Gary not you it was on another page earlier. I know you. I was talking to you. this one is for you. Gene Taylor voted for the Health Care Bill before voting no. This is how he did it. When the bill came out of Committee there is a yes and no. A yes vote allows it to go forward for a vote to go into law. A no vote kills the bill. Gene Taylor pulled a John Kerry vote yes to allow it to go forward that is a vote for the kill American don’t care bill (Obama’s so called Health Care Bill) he could have voted no that would have help kill the bill. It was a close vote. So when he tell people he vote no he is a lair.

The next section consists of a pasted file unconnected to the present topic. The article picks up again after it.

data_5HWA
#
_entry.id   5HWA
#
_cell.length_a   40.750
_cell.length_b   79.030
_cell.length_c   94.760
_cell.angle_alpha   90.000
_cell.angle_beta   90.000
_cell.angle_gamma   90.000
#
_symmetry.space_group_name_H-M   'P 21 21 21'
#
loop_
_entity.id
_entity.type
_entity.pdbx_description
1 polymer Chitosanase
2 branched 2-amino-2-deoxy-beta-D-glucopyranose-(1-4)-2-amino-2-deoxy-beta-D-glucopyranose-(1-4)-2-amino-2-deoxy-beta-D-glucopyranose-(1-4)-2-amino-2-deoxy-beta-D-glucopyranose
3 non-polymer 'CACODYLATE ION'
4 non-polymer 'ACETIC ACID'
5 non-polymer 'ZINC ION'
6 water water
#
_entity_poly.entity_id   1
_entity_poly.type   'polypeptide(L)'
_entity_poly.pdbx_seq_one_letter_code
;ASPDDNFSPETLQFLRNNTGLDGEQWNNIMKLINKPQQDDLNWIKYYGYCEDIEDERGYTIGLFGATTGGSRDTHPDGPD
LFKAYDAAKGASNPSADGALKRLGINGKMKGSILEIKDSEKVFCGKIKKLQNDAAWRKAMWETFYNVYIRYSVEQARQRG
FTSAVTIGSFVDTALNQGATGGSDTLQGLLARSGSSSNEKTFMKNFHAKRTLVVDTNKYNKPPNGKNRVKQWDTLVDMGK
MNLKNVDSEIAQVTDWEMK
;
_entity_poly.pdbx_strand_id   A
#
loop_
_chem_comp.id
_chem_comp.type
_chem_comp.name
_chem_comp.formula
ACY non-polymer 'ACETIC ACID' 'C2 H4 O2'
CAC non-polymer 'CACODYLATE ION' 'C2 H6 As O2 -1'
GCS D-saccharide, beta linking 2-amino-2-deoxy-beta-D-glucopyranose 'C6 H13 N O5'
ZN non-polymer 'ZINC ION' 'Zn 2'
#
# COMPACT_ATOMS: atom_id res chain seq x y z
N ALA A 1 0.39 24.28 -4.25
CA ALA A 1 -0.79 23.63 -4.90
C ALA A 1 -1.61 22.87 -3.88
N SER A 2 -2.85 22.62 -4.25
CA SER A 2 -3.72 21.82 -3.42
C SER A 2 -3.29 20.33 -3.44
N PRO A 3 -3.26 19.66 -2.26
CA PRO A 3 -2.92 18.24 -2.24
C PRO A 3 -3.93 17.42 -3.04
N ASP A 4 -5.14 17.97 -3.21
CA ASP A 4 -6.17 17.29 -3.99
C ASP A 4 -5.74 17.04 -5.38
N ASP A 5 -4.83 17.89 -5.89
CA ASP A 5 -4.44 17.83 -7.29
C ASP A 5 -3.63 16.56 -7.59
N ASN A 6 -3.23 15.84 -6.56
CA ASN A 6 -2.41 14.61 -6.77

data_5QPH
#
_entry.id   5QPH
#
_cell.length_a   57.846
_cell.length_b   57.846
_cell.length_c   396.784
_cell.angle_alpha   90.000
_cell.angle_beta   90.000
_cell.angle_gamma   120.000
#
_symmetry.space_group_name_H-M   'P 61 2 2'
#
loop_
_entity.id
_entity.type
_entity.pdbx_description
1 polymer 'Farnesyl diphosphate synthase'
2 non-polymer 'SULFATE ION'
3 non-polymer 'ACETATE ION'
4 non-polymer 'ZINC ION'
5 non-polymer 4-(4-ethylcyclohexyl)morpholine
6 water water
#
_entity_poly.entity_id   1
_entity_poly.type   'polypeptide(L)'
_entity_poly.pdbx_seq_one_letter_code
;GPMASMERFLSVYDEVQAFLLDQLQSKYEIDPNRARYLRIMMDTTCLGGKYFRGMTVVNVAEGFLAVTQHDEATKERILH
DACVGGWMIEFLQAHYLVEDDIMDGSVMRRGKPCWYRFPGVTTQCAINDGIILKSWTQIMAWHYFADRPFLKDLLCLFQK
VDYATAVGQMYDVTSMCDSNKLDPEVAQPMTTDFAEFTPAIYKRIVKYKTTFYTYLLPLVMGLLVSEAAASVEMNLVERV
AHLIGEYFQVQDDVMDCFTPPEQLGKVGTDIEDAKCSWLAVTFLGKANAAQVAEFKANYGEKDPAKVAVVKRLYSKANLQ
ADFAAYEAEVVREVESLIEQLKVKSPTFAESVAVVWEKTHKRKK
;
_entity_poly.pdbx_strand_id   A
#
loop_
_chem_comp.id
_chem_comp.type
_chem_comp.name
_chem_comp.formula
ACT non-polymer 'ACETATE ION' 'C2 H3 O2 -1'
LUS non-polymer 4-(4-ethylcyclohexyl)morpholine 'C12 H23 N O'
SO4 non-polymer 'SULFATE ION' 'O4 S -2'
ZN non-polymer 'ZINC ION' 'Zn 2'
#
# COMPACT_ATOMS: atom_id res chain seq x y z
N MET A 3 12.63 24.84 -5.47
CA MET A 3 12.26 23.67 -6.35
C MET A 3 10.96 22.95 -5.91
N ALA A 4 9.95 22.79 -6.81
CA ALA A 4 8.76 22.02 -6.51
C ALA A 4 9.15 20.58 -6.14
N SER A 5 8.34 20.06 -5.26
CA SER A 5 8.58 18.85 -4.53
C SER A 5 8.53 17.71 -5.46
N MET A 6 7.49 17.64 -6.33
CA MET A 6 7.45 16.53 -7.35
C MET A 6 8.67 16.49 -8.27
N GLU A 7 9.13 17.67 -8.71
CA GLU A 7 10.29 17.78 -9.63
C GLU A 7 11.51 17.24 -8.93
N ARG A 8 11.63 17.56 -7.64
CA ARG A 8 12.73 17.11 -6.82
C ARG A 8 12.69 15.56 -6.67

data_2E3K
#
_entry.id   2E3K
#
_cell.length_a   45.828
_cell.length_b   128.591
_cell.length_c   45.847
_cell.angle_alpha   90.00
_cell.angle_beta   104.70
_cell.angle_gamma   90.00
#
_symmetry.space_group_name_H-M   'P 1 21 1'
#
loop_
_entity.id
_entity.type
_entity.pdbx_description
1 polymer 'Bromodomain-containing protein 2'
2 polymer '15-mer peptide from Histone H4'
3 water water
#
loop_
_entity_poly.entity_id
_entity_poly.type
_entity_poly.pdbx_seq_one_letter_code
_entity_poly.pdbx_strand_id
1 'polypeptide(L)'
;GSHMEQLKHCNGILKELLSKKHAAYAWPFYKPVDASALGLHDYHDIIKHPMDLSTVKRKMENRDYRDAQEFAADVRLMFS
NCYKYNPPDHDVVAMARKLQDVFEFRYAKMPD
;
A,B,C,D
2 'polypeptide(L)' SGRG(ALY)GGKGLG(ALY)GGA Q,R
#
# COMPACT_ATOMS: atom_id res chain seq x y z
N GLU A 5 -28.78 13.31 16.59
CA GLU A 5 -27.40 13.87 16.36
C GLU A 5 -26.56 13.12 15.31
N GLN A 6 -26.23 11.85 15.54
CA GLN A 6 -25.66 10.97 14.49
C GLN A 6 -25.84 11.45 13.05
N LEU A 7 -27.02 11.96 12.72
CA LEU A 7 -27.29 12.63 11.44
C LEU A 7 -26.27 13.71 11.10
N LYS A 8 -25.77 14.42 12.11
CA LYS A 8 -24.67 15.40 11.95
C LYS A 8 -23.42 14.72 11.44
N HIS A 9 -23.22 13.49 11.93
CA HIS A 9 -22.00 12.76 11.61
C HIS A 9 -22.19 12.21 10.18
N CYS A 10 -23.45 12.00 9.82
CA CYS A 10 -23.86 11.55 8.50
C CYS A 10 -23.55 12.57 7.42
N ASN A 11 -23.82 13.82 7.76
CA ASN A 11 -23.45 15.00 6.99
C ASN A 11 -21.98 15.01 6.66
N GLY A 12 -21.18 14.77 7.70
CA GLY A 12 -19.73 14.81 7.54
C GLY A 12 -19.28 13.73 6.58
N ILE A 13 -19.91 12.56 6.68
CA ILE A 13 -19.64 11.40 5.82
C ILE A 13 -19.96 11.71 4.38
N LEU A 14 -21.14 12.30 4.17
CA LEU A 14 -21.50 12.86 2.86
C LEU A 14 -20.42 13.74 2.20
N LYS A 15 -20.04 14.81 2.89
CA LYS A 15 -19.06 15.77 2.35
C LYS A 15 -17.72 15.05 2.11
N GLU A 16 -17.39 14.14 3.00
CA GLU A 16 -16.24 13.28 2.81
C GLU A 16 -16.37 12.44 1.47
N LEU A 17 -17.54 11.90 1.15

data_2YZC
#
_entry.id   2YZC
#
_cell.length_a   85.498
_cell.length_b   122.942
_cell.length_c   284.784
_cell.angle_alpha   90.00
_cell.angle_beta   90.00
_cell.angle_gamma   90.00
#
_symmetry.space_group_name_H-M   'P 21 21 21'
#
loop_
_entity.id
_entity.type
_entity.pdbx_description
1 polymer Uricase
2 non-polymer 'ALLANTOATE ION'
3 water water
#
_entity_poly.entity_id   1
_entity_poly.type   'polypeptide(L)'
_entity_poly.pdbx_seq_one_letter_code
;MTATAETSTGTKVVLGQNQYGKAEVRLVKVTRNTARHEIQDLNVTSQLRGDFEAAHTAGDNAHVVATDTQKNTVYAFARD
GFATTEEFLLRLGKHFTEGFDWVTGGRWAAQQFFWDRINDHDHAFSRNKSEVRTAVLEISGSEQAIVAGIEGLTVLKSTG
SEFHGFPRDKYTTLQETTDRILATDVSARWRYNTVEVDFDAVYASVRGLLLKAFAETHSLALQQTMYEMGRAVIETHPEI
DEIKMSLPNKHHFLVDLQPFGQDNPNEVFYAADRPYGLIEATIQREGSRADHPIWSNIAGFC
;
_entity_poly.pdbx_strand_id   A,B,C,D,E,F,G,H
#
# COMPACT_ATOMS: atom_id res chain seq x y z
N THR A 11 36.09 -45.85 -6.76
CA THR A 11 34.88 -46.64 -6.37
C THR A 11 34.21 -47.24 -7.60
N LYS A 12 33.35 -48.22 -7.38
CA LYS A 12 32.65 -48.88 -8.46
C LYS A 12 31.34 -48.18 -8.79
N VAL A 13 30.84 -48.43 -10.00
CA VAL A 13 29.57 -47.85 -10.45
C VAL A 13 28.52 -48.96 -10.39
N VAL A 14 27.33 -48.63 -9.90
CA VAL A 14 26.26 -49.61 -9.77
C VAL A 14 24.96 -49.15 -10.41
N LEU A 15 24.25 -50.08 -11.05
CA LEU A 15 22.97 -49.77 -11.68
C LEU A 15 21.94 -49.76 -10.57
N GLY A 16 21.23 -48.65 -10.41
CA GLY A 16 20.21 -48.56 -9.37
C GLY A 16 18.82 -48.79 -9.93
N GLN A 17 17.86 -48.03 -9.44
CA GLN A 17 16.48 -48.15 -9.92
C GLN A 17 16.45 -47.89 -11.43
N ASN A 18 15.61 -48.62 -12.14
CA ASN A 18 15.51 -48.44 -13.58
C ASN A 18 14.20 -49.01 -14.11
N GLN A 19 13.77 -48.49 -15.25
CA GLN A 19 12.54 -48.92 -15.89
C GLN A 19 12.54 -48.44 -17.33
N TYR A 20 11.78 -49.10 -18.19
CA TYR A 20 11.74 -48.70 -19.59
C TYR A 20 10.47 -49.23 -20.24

16. honesthank permalink
    April 26, 2010 4:29 pm

    I am sorry Brett and Gary I saw that it was by you. I ment it to Sam Hall.

  17. Gary permalink
    April 26, 2010 5:25 pm

    honesthank; That’s ok. I think we need to put this on a spread sheet to keep track.